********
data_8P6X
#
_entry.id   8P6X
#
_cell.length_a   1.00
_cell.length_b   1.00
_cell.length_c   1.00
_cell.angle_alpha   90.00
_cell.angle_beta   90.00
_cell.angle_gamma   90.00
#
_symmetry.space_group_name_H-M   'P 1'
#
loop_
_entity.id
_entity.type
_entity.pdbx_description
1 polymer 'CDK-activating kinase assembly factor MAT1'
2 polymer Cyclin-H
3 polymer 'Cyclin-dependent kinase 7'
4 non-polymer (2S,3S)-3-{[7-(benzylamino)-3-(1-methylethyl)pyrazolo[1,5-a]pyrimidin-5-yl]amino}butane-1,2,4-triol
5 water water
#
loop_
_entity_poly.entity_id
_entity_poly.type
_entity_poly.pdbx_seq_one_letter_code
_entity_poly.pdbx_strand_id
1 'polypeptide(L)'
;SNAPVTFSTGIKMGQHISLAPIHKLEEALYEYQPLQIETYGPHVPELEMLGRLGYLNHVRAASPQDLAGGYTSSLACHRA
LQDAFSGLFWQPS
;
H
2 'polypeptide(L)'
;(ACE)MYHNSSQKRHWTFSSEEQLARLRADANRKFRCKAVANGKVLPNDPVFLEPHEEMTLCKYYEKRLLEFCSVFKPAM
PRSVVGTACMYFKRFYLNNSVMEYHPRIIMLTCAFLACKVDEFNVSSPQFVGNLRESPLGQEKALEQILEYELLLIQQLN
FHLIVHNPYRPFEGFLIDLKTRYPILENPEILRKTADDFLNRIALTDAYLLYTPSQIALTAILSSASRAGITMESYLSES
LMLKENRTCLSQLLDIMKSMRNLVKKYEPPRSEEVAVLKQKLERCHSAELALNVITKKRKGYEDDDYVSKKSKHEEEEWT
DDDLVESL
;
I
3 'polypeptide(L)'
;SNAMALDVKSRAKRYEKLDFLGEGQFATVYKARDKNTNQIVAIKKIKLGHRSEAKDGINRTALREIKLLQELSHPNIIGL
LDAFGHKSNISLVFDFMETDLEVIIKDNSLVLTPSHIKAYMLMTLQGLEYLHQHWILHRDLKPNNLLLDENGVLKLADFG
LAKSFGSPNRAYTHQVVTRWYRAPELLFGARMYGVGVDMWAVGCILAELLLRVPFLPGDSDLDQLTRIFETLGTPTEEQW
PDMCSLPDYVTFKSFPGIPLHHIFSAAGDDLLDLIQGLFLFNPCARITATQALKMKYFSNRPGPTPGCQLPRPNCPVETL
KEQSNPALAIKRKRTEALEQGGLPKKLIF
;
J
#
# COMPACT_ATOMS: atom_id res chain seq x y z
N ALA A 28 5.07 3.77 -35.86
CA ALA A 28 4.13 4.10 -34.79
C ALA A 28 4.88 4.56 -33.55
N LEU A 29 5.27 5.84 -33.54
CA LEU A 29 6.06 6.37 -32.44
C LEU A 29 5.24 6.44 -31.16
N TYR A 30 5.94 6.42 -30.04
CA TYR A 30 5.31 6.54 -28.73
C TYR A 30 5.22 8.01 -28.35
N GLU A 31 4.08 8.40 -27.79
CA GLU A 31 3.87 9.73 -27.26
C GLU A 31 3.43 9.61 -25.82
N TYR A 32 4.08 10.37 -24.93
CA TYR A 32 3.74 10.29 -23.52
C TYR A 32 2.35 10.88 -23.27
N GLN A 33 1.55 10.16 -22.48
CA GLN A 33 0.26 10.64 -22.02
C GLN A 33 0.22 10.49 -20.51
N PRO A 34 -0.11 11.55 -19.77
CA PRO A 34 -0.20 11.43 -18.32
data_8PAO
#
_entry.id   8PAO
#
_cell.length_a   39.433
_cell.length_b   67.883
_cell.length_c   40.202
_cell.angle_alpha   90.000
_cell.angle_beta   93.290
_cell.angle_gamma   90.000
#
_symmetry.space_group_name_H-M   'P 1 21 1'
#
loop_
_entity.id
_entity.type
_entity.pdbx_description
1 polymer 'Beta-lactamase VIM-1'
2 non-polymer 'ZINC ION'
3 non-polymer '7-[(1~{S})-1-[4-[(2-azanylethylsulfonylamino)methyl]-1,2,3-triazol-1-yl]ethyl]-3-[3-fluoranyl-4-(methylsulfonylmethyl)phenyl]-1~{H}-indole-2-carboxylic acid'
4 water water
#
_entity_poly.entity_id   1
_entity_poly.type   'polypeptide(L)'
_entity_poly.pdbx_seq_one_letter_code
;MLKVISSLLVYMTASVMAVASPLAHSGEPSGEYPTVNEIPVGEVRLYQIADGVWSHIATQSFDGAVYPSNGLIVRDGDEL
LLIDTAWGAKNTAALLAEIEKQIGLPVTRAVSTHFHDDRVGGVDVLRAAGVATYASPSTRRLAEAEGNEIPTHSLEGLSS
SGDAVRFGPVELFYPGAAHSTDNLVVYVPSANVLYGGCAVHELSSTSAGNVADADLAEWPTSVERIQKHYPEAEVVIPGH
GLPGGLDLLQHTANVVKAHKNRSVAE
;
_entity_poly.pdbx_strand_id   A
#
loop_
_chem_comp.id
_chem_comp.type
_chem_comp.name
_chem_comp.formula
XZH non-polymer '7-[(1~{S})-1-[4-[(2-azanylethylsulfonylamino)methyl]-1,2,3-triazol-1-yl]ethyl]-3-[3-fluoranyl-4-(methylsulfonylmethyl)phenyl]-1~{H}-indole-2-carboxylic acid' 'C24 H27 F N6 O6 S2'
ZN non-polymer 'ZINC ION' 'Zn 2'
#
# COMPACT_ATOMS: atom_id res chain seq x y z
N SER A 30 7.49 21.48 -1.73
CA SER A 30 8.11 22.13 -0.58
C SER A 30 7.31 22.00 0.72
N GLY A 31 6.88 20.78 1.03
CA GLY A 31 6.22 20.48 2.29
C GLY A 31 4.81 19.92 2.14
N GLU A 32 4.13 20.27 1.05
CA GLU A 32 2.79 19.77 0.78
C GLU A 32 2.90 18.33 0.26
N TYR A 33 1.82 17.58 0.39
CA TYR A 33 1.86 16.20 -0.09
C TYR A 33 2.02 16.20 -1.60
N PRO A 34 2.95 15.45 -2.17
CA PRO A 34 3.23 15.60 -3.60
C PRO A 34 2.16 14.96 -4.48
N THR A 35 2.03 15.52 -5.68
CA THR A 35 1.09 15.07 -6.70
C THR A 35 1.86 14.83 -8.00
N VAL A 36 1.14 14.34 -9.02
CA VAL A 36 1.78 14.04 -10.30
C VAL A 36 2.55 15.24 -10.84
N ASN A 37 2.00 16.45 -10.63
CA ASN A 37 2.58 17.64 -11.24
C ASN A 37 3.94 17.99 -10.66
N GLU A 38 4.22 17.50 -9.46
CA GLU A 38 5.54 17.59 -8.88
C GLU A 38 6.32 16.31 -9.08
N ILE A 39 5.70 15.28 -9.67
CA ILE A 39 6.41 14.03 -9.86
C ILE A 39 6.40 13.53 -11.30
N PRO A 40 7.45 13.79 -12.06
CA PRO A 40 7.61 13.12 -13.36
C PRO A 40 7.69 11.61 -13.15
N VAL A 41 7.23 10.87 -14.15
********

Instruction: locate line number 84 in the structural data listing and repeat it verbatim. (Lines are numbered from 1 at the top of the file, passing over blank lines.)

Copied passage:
#